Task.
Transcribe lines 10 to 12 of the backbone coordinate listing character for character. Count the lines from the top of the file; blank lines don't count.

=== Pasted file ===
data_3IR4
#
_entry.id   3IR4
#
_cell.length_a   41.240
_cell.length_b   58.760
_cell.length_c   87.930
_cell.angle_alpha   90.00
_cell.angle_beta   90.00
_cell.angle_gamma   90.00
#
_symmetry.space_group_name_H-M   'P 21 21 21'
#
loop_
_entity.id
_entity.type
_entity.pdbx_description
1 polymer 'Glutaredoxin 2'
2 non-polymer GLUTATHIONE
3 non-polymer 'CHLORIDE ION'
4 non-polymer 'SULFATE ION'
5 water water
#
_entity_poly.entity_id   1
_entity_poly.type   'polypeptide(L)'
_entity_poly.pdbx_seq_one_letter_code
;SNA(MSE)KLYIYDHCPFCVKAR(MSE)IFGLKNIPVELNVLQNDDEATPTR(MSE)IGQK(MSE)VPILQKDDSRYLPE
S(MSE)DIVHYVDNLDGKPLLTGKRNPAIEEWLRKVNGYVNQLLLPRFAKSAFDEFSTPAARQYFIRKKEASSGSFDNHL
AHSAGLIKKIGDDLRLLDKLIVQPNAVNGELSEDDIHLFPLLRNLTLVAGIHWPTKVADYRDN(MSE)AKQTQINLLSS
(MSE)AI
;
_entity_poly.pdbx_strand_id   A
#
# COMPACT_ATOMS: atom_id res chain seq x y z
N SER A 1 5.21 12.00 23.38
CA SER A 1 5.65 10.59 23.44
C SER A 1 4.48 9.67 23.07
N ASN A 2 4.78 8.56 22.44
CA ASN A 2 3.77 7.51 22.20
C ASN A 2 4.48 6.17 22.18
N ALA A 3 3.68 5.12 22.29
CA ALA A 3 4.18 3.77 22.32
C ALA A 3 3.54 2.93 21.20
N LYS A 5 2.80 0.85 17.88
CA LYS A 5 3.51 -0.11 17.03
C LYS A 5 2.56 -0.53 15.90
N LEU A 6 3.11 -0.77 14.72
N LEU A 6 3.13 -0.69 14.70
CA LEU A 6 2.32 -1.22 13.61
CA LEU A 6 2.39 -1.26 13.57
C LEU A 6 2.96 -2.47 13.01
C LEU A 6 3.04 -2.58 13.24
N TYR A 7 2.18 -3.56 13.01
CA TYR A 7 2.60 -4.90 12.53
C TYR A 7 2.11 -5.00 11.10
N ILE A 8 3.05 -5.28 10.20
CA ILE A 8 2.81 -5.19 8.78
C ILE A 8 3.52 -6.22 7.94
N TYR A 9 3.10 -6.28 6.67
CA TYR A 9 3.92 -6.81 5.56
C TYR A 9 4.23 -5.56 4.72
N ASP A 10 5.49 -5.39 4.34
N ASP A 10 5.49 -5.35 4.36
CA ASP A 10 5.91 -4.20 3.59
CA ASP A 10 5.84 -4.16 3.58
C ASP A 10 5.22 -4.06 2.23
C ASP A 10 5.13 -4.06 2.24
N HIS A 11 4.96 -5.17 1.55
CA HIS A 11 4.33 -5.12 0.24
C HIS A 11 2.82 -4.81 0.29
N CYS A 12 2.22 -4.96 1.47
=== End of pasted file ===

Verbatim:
_cell.angle_gamma   90.00
#
_symmetry.space_group_name_H-M   'P 21 21 21'